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All resident of Canada, including permanent residents who are old enough to work, must file an income tax return to the Canada Revenue Agency (CRA) each year, whether they earned any money or not. If a resident is working for an employer, a percentage of his/her pay cheque will be deducted and sent to the federal government to cover his/her income tax. If too much is deducted, the resident will get a refund. The tax helps pay the cost of government services.


Banks offer quality services such as online banking and automatic banking machines to make life easier for customers. 

In the long-term an immigrant cannot probably survive without a bank account. It is necessary to have a bank account to receive a salary, to rent or buy accommodation, pay for gas and electricity, and access other amenities.

To open an account, an applicant is required to provide two (2) two government issued pieces of identification (e.g. passport, driver’s license, Provincial Health Card, Social Insurance Card) and proof of address (usually requested in the form of utility bill). Foreign residents are usually asked to provide a reference from their employer or educational institution or from their previous bank.

The Canada Deposit Insurance Corporation (CDIC) is a federal Crown Corporation created in 1967 to provide deposit insurance and contribute to the stability of Canada’s financial system. In Canada, all banking institution members of the CDIC guarantee savings deposits for up to CAD$60,000 per depositor.

The biggest Canadian banks are:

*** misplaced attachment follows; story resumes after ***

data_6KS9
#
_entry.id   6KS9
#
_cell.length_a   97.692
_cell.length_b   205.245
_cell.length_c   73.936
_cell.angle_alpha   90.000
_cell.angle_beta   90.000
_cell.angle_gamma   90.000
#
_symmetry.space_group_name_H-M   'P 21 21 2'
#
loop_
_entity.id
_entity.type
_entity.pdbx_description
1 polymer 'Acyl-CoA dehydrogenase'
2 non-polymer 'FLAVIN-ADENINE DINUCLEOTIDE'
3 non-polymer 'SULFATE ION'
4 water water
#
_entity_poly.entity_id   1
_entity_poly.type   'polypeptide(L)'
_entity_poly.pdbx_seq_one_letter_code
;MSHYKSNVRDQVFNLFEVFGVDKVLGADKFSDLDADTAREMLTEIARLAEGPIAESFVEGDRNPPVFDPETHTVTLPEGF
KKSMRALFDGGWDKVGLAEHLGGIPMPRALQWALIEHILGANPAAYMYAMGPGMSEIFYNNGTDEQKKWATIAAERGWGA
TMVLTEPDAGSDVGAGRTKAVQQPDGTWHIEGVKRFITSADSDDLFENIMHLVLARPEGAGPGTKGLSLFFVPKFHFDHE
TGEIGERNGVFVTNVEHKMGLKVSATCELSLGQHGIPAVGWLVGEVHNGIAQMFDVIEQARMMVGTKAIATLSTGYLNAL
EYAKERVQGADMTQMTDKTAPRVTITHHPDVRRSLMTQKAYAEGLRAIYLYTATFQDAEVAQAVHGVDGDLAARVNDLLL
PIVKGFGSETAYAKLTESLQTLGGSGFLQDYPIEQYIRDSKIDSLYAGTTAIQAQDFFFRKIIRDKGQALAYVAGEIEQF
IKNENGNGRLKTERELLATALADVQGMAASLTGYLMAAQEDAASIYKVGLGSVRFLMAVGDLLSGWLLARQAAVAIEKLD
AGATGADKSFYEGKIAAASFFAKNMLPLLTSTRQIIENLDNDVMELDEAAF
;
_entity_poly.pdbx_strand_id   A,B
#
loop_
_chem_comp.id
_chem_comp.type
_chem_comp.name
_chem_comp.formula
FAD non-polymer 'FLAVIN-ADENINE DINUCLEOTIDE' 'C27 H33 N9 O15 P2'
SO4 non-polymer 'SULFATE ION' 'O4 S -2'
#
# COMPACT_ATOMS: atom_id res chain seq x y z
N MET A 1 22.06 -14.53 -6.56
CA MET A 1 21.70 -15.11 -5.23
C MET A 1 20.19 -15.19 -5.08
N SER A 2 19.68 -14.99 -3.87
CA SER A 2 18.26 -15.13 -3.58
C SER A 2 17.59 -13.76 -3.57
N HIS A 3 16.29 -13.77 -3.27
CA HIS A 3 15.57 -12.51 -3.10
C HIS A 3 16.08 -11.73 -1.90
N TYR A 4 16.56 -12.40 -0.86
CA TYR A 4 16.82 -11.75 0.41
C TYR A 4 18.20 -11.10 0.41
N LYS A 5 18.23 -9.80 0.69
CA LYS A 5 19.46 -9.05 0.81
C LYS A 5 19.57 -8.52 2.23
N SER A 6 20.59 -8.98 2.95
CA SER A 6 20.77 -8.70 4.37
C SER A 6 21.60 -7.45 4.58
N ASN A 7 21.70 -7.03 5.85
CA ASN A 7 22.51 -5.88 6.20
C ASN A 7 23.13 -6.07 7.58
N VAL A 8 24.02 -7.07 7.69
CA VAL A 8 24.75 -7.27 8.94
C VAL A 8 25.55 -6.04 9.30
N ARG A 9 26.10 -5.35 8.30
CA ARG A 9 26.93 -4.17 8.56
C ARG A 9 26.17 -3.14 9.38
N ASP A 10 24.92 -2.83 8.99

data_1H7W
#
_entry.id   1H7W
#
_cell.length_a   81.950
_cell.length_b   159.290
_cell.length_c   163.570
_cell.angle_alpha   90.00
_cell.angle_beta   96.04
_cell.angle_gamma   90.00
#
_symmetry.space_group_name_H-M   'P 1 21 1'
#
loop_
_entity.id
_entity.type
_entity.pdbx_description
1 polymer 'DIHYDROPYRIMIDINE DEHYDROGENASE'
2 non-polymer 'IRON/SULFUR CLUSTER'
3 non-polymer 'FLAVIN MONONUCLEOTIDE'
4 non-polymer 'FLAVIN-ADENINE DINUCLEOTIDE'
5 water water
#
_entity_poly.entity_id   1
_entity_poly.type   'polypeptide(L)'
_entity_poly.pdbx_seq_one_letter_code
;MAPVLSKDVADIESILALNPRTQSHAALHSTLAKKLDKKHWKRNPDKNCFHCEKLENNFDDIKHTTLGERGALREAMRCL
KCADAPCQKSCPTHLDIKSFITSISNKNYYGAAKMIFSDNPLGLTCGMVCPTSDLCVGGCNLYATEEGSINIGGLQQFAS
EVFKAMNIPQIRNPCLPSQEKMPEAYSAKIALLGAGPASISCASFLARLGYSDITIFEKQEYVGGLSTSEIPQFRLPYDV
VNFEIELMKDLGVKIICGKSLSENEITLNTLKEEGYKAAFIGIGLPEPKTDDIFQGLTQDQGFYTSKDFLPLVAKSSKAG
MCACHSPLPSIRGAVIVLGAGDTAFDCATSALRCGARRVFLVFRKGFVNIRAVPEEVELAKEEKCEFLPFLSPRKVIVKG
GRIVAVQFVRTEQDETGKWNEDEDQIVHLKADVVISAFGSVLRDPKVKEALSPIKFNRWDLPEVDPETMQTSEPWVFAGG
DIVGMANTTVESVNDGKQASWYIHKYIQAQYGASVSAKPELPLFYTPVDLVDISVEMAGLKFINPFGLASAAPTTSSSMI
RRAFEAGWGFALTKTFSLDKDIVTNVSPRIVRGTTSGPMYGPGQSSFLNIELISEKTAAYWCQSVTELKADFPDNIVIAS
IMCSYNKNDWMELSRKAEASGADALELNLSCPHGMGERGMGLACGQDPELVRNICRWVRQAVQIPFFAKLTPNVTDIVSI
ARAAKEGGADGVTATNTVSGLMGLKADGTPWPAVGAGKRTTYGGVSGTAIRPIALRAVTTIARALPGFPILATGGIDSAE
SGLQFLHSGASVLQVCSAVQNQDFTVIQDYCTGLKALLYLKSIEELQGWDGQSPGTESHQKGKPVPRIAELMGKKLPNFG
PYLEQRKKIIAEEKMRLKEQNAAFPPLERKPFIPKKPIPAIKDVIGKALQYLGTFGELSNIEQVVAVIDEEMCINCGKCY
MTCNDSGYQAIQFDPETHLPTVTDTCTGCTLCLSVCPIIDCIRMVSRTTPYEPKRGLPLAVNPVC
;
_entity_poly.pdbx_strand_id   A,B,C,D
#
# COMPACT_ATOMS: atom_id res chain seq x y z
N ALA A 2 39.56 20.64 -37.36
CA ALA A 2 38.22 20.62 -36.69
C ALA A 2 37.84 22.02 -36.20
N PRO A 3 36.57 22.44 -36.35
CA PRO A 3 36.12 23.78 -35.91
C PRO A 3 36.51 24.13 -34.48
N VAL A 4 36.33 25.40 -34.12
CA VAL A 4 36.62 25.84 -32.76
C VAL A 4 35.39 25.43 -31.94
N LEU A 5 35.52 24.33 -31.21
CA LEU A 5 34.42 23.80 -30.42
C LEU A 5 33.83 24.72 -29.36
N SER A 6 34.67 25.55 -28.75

Royal Bank of Canada (
TD Canada Trust (
Canadian Imperial Bank of Commerce (
Bank of Nova Scotia (
Bank of Montreal (

Biggest Canadian Banks Asset Sizes* (C$)
Royal Bank of Canada (RBC Royal Bank) $1,032,172,000,000
Toronto-Dominion Bank (TD Canada Trust) $1,030,954,000,000
Bank of Nova Scotia (Scotiabank) $837,161,000,000
Bank of Montreal (BMO Bank of Montreal) $633,275,000,000
Canadian Imperial Bank of Commerce (CIBC) $439,203,000,000

All banks listed above have offices in most Canadian cities. There are also many regional banks, credit unions, and international banks such as HSBC, Citibank, ING Bank, UBS, etc.






Different provinces have different requirements in getting a driver’s license. Generally, an applicant needs to present any license that bears signature and identification and birth certificates or passports for a driver’s license. The applicant also needs to take a written and practical driving examination. 

A non-resident driver who holds a valid driver's license from his/her home jurisdiction may drive with his/her out-of-province driver's license for a maximum of six (6) months. This applies even if a resident holds a valid international driving permit.


Alberta Registries
9th Floor South Brownlee Building
10365 97th Street
Edmonton, Alberta T5J 3W7
Telephone numbers : (780) 427-7031
Fax number : (780) 422-4286
Website : 

British Columbia
Insurance Corporation of British Columbia (ICBC)